Professor Filius Flitwick is one particular teacher who is very lovable, but he does not receive a lot of screen time or page time. His character is mostly reduced to the occasional comic relief due to his miniature stature- His vocabulary is often in “squeak[s]” (Rowling PS 134), and his “feet dangle from the floor” (POA 203) – but in truth, Flitwick is one of the more pedagogically effective teachers in the school. His approach is to discuss the theory of the spell and provide instruction on the mechanics of the Charms he teaches, then allows the students the space to practice the spell. He steps back and allows the students to experiment, fail, and then ultimately succeed in the application of the spell. He continuously encourages his students to practice their spells in groups and hone their skills independently, rather than with his direct intervention (Dickinson 240). “Now boys, let’s see how you’ve come along” He assigns homework to practice rather than to punish. He’s had one of the longer tenures at Hogwarts, since at least James Potter’s time (Rowling OOTP 642), and his experience with both his subject and his teaching skills make him an effective teacher, especially if one applies Conn’s theory that an effective teacher demonstrate an in-depth knowledge of their discipline (1177). Flitwick also practices the use of praise to motivate his students and keep them invested in their work. While many educators have their own theories on how to use praise in the classroom, Flitwick’s application of praise reflects his desire to both motivate and provide effective feedback to students (1179), which is critical to a growth mindset for students. After Harry’s use of the Summoning Charm during the Triwizard Tournament, Flitwick uses the opportunity not only to praise Harry’s work, but also to use Harry as an effective model for the Charm’s practice and use. In order to be effective, praise should be specific and reflective of the student’s growth, which Flitwick does in this moment and in others (Rowling GOF 341).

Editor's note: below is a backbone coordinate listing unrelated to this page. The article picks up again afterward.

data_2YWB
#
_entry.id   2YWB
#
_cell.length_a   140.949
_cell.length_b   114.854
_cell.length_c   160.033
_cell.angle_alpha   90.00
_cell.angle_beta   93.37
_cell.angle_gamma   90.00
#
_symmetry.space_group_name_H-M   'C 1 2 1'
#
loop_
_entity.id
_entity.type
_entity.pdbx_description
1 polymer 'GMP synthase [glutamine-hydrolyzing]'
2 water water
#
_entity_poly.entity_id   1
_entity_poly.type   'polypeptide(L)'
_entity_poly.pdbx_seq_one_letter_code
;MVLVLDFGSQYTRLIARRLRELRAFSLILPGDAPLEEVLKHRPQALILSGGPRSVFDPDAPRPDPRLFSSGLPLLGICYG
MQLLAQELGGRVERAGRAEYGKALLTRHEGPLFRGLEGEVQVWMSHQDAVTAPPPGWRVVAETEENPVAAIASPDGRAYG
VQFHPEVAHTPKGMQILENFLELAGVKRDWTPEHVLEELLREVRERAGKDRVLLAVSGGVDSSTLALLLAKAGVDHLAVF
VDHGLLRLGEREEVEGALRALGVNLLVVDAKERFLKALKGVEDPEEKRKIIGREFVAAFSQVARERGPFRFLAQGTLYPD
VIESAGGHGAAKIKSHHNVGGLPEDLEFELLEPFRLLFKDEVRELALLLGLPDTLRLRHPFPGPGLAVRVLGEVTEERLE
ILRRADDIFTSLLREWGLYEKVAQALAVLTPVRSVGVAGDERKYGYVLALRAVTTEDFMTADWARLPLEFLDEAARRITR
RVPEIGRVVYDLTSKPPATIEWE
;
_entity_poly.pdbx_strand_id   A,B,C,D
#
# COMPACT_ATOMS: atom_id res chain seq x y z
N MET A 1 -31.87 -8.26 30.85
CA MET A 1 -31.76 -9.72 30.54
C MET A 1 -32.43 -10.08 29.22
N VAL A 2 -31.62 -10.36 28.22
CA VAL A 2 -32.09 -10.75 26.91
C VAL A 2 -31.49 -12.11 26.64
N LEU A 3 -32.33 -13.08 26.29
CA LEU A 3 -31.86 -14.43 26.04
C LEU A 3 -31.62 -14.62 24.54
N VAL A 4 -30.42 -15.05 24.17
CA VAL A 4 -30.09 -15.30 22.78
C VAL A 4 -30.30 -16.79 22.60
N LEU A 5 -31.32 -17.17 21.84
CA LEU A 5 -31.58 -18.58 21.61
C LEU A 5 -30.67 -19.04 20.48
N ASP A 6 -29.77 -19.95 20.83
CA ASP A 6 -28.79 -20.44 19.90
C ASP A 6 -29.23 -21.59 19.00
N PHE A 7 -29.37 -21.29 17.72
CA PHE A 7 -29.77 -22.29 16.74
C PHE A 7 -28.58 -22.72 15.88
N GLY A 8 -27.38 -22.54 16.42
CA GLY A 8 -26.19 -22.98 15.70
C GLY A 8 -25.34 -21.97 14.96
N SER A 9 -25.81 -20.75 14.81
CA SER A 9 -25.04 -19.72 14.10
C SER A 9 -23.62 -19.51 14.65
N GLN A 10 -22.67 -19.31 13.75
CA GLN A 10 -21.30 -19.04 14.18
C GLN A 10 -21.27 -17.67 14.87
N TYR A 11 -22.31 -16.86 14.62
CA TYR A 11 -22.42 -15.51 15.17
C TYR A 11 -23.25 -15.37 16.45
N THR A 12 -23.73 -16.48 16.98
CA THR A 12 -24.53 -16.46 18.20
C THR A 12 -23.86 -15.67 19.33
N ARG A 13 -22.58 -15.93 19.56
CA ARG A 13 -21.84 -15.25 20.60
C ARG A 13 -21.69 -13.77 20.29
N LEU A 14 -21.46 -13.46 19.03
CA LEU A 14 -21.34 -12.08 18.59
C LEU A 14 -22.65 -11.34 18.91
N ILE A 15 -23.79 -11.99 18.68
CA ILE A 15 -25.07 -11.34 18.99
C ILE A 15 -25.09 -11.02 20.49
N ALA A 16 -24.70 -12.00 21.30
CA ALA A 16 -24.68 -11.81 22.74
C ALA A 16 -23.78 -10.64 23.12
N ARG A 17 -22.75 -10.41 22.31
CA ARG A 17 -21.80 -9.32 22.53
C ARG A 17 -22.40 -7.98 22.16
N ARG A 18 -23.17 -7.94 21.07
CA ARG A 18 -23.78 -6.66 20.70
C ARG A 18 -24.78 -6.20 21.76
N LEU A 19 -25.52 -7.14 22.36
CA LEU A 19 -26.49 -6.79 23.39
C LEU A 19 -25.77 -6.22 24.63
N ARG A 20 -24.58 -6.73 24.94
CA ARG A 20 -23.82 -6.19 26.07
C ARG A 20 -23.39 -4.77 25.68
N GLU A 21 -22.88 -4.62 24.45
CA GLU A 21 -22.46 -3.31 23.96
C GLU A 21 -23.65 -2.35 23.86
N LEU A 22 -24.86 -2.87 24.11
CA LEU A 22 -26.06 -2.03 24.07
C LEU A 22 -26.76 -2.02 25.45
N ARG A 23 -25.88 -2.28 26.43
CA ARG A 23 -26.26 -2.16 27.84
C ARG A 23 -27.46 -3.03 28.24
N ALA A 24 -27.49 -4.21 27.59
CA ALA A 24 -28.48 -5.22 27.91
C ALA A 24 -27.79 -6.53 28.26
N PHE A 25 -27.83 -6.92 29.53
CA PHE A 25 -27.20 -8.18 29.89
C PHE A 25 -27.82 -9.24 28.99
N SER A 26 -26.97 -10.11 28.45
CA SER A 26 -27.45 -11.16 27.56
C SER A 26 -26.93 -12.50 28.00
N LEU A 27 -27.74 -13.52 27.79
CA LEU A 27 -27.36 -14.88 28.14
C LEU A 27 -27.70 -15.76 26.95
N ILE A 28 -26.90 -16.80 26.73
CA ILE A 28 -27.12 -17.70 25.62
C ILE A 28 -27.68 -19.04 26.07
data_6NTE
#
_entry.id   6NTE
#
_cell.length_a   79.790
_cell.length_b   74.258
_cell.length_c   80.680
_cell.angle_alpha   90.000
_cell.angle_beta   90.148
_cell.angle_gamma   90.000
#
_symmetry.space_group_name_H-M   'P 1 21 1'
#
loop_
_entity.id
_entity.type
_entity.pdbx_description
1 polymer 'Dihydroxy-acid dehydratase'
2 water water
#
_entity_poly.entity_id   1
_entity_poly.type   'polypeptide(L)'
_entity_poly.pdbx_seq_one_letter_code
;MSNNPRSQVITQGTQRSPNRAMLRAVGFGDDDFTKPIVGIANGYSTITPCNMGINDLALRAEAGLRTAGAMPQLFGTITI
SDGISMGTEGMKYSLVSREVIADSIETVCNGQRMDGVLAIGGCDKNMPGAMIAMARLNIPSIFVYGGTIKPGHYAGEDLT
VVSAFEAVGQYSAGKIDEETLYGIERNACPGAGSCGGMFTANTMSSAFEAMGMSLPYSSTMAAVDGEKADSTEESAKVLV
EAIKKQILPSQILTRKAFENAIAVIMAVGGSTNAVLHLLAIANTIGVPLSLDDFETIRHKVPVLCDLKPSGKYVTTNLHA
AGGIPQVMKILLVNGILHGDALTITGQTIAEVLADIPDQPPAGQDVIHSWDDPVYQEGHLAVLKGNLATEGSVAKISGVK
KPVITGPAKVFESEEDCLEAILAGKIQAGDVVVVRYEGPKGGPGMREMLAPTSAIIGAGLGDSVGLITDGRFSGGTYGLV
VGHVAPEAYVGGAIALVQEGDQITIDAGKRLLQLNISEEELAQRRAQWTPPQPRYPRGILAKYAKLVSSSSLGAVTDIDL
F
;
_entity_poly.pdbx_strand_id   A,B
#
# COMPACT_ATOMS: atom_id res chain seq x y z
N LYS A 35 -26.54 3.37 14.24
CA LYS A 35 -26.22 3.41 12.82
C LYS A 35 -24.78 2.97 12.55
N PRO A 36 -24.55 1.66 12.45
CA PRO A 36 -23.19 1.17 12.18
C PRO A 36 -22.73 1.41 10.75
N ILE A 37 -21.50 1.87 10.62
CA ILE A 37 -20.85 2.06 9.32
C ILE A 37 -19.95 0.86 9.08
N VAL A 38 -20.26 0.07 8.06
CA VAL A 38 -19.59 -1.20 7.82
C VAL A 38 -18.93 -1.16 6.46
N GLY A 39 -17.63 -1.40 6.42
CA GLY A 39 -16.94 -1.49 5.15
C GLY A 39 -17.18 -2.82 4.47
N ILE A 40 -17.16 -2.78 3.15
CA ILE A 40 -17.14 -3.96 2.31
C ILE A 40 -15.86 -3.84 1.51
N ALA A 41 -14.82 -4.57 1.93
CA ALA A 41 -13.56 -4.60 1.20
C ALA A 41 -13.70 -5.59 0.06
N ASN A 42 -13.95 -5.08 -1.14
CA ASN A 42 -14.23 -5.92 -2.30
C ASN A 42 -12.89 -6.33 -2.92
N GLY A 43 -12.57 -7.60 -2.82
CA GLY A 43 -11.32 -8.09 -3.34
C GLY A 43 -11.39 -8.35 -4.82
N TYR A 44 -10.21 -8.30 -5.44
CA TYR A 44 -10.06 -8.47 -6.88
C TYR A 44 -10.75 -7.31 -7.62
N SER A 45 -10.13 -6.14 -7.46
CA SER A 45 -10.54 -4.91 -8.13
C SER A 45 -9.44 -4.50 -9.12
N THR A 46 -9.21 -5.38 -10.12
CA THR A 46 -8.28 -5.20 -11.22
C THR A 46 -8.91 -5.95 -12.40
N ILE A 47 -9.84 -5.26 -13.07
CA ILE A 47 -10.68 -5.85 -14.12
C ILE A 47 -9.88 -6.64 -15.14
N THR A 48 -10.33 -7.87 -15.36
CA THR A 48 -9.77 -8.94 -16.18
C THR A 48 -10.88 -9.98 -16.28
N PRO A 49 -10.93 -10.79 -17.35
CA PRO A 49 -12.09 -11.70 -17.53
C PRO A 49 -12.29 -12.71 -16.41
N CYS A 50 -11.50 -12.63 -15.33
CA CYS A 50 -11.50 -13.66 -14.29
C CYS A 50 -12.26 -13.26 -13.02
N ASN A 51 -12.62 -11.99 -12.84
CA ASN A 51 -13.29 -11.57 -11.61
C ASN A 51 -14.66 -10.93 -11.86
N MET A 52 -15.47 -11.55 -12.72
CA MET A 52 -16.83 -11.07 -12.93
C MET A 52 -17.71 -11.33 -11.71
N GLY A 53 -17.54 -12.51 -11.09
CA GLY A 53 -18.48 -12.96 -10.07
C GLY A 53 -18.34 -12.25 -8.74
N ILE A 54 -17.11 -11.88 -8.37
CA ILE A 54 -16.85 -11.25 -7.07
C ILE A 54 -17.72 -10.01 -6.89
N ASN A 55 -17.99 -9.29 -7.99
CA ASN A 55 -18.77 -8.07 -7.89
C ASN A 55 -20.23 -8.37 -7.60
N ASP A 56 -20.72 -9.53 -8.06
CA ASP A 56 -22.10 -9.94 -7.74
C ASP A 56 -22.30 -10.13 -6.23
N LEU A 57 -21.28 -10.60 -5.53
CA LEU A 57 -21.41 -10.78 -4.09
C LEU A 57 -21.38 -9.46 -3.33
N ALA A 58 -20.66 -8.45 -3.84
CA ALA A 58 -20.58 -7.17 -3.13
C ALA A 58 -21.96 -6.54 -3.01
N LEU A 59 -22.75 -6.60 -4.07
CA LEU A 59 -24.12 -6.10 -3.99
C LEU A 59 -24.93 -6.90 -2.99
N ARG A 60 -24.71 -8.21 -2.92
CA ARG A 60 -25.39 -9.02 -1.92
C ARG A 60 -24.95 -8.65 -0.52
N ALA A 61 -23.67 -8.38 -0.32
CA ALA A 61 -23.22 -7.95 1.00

What truly sets Professor Flitwick apart from the other teachers is his inherent kindness and creativity in the classroom. According to Pottermore, Professor Flitwick was the source of Hogwarts’ various decorations during celebrations.
His cheery demeanor was also expressed in creativity. At Christmas he delighted in making decorations, even enlisting live fairies into the festive fun. He also didn’t mind letting his students play a few cheeky games in his lesson before the Yule Ball. In fact, no matter what his students were up to, Flitwick always has an appreciation of great skill. For instance, when Fred and George Weasley flounced out of Hogwarts leaving a Portable Swamp in a corridor, Filius Flitwick took care to preserve a small puddle when charged to remove it, just because it was a ‘really good bit of magic’ (Rowling Pottermore.com).
It is of the utmost importance that a teacher, no matter what the skill or the experience, makes a school a welcoming place for students to learn. Decorating a school or letting students play games in the class may seem frivolous on the surface, but it speaks to Flitwick’s ability to read his students and determine what they need in order to be successful. He made a critical judgment, knowing that students would not be able to concentrate on any lesson that he gave before such an exciting event as the Yule Ball, and thus let them enjoy themselves and play games instead. An effective teacher is able to read their students, predict their needs, and meet those needs in the moment, no matter what the schedule or curriculum may dictate.
Conn, Jennifer. “What Can Clinical Teachers Learn from “Harry Potter and the Philosopher’s Stone?”.” Medical Education (2002): 1176-1181.
Rowling, J.K. Harry Potter and the Sorcerer’s Stone. Scholastic, 1997.
–Harry Potter and the Goblet of Fire. Bloomsbury Publishing, 2000.
–Harry Potter and the Order of the Phoenix. Scholastic, 2003.
–“Unsung Heroes: Filius Flitwick.” Pottermore, http://www.pottermore.com/features/unsung-heroes-filius-flitwick. Accessed 31 March 2018.